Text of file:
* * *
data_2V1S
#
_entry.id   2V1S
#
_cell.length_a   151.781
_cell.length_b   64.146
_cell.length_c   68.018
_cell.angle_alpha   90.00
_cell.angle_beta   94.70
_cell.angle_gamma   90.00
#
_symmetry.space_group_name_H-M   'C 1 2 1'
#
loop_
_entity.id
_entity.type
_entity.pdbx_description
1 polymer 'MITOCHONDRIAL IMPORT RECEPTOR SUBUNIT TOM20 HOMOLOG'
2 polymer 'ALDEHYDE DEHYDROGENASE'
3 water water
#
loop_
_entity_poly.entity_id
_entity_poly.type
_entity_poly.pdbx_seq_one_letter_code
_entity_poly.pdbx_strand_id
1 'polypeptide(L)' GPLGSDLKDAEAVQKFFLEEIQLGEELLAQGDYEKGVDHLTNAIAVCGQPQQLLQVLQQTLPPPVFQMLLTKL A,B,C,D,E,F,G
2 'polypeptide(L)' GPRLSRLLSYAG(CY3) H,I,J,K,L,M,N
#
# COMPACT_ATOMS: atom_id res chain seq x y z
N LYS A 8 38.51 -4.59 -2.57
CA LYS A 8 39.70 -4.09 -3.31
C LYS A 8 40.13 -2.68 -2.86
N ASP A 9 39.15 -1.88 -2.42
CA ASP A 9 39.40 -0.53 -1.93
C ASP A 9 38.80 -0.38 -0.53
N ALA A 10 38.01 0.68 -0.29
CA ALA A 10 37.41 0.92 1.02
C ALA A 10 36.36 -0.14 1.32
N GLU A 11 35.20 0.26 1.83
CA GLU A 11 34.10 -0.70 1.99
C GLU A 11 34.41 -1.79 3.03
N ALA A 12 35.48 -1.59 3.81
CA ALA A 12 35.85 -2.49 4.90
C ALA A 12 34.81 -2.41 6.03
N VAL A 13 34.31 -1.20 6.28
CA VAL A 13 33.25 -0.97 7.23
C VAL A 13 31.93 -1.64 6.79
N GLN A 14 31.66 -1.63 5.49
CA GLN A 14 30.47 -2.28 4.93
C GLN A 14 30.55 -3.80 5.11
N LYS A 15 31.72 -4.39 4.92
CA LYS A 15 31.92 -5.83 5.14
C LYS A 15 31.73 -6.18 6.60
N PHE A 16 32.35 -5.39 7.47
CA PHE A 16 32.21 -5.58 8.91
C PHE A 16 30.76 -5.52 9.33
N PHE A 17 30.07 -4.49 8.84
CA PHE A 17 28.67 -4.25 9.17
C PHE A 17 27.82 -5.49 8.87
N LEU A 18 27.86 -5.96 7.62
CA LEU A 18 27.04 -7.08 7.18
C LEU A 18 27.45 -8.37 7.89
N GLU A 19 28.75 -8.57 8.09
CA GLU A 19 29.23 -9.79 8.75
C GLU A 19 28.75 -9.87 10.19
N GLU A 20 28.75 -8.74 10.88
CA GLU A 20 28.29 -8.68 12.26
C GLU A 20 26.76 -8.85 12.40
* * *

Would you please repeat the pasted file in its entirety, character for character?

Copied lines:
data_2V1S
#
_entry.id   2V1S
#
_cell.length_a   151.781
_cell.length_b   64.146
_cell.length_c   68.018
_cell.angle_alpha   90.00
_cell.angle_beta   94.70
_cell.angle_gamma   90.00
#
_symmetry.space_group_name_H-M   'C 1 2 1'
#
loop_
_entity.id
_entity.type
_entity.pdbx_description
1 polymer 'MITOCHONDRIAL IMPORT RECEPTOR SUBUNIT TOM20 HOMOLOG'
2 polymer 'ALDEHYDE DEHYDROGENASE'
3 water water
#
loop_
_entity_poly.entity_id
_entity_poly.type
_entity_poly.pdbx_seq_one_letter_code
_entity_poly.pdbx_strand_id
1 'polypeptide(L)' GPLGSDLKDAEAVQKFFLEEIQLGEELLAQGDYEKGVDHLTNAIAVCGQPQQLLQVLQQTLPPPVFQMLLTKL A,B,C,D,E,F,G
2 'polypeptide(L)' GPRLSRLLSYAG(CY3) H,I,J,K,L,M,N
#
# COMPACT_ATOMS: atom_id res chain seq x y z
N LYS A 8 38.51 -4.59 -2.57
CA LYS A 8 39.70 -4.09 -3.31
C LYS A 8 40.13 -2.68 -2.86
N ASP A 9 39.15 -1.88 -2.42
CA ASP A 9 39.40 -0.53 -1.93
C ASP A 9 38.80 -0.38 -0.53
N ALA A 10 38.01 0.68 -0.29
CA ALA A 10 37.41 0.92 1.02
C ALA A 10 36.36 -0.14 1.32
N GLU A 11 35.20 0.26 1.83
CA GLU A 11 34.10 -0.70 1.99
C GLU A 11 34.41 -1.79 3.03
N ALA A 12 35.48 -1.59 3.81
CA ALA A 12 35.85 -2.49 4.90
C ALA A 12 34.81 -2.41 6.03
N VAL A 13 34.31 -1.20 6.28
CA VAL A 13 33.25 -0.97 7.23
C VAL A 13 31.93 -1.64 6.79
N GLN A 14 31.66 -1.63 5.49
CA GLN A 14 30.47 -2.28 4.93
C GLN A 14 30.55 -3.80 5.11
N LYS A 15 31.72 -4.39 4.92
CA LYS A 15 31.92 -5.83 5.14
C LYS A 15 31.73 -6.18 6.60
N PHE A 16 32.35 -5.39 7.47
CA PHE A 16 32.21 -5.58 8.91
C PHE A 16 30.76 -5.52 9.33
N PHE A 17 30.07 -4.49 8.84
CA PHE A 17 28.67 -4.25 9.17
C PHE A 17 27.82 -5.49 8.87
N LEU A 18 27.86 -5.96 7.62
CA LEU A 18 27.04 -7.08 7.18
C LEU A 18 27.45 -8.37 7.89
N GLU A 19 28.75 -8.57 8.09
CA GLU A 19 29.23 -9.79 8.75
C GLU A 19 28.75 -9.87 10.19
N GLU A 20 28.75 -8.74 10.88
CA GLU A 20 28.29 -8.68 12.26
C GLU A 20 26.76 -8.85 12.40